Article / 21 November 2012 at 9:11 GMT

EU tail risk is political; Europe's downside risk grows

Chief Economist & CIO / Saxo Bank

I'm surprised at the delay in disbursement of the Greek aid. Sure we knew that the IMF and EU disagree on the sustainability of Greek debt, but delaying the final decision to next week means one of two things:

1) This is a real impasse – the IMF defending the need for OSI (official sector involvement – i.e., restructuring debt held by public sector/ECB) to get Greece back on the road - and EU/Germany/ECB not wanting to open the door to further “real losses'' on their domestic deficits from the same exercise. The likely options still may be along the lines of an “OSI Lite” with lower rates for Greece combined with long duration on loans. This will be sold as a quid pro quo for Greece 'compliance'.

2) The policy makers realize they need to go beyond the expected and in doing so have bigger ambition to hammer out a real deal, which is taking a longer time to agree.

The latter could include a compromise on this idea that the year 2020 and 120% to GDP are some kind of magic number, in other words, a real debt forgiveness that stops the nonsense of arguing over pennies (which, for the EU, it is. Greece can’t make a go of it at any level above 90 per cent/GDP). There is also the need to address an almost alarming fall in core European export volumes - that data shows that all of Europe is increasingly in the same boat. Finally, there is the all-critical situation in Spain, as the Spanish region of Catalonia goes to the polls this weekend to vote on independence.

Clearly, Merkel and Germany want both the Greek issue, but also the ever present need for Spanish recapitalization, to go away as soon as possible. But they won’t, and the situation will only get worse before it gets better, as we also have an Italian election on the way, most likely in March.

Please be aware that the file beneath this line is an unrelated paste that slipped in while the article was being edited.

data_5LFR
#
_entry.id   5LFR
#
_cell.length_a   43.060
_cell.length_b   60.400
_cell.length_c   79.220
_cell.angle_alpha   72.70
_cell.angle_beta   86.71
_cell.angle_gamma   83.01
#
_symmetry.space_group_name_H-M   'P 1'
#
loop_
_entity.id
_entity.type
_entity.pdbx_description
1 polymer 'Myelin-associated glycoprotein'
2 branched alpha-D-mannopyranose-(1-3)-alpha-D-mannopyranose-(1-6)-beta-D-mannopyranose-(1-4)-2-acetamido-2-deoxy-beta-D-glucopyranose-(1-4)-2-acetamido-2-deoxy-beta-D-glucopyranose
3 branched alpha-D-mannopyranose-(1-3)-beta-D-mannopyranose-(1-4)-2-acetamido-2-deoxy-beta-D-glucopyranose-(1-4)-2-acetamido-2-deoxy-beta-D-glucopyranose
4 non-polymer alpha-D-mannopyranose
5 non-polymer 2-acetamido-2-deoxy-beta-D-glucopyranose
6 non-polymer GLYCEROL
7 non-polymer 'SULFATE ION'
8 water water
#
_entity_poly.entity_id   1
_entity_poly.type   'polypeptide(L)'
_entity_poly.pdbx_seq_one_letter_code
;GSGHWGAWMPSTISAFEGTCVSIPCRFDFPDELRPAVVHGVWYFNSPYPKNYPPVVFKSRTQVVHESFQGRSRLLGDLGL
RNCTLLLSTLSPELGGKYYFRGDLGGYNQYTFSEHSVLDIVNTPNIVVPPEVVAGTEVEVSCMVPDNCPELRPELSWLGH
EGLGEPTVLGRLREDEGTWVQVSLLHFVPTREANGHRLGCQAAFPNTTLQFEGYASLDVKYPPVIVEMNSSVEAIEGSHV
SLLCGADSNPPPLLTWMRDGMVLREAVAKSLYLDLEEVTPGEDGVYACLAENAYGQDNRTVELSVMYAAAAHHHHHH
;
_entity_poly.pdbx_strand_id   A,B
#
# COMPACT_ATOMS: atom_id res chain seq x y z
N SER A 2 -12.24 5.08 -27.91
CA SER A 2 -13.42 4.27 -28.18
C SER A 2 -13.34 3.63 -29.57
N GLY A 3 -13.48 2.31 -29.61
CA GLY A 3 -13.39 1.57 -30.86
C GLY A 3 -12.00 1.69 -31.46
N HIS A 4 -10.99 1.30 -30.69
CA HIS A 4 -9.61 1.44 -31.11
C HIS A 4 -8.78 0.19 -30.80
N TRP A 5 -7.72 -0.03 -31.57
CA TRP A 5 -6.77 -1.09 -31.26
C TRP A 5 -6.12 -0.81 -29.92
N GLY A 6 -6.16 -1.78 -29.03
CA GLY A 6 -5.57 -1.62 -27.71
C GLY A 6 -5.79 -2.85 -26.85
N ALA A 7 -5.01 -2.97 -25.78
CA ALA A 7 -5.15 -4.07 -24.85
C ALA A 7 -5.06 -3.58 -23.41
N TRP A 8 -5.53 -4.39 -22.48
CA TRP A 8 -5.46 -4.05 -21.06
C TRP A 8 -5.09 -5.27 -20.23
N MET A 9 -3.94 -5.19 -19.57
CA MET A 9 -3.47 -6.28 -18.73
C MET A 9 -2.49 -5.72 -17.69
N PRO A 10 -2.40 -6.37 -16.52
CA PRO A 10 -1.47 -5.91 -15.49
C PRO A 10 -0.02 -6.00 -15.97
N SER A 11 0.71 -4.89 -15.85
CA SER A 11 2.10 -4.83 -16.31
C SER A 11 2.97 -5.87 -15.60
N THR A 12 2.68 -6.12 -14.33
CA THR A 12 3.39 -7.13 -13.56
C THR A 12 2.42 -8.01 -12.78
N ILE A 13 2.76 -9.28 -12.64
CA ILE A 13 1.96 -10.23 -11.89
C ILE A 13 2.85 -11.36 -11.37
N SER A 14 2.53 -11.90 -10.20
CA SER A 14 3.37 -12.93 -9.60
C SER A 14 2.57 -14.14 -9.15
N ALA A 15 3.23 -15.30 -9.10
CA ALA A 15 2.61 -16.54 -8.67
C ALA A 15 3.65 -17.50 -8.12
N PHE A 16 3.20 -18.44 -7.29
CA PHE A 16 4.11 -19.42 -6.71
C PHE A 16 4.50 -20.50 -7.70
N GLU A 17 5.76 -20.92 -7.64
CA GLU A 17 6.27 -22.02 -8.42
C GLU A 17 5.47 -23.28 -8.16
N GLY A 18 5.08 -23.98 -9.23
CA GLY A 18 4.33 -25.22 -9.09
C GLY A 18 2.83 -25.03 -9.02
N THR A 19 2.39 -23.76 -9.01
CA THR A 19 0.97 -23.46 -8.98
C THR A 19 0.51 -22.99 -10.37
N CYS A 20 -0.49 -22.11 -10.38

Yes, tail-risk is back, but this time in the form of political risks. The financial “systemic” side of things remains contained by the ECB put - but the focus is now, rightly, back on the politicians and their lack of willingness to be accountable and proactive.

The EU political leadership has merely been reactive at best, and the deterioration of political consensus is increasing uncertainty in light of the dramatic worsening of fundamentals at the EU core. The response will be tough talk, rising social tensions, and the risk of serious radicalisation at the political fringes. In markets, this will translate to less faith in core bond markets, a falling Euro currency and less transparent outlook, which will hurt equities.

Up to now, EU politicians have been bailed out by the ECB, now the ball is in their court. Of course, the most likely outcome is more extend-and-pretend, but note that social tensions and rising political tail-risk might soon kick off a move toward the phase of crisis I call a “mandate for change” as the unbearable tensions in the situation finally forces a change of behaviour and dramatic new action from the political leadership .

Investment ideas:

Selling CAC-40 CFD and French OATS CFD with 2 pct stop loss.

Safe travels,


benlouro benlouro
how can be explained the divergence (relative value) between US equities (SP500) and EU equities (Dax or CAC) after US elections? Is just because Fiscal cliff is more serious than EU economic activity? CAC for example is almost at same levels... thanks in advance.
Mariani Carlo Mariani Carlo
I agree on political risk. For me sell euro usd up to 1,3000 - 1,3300 is a good deal.


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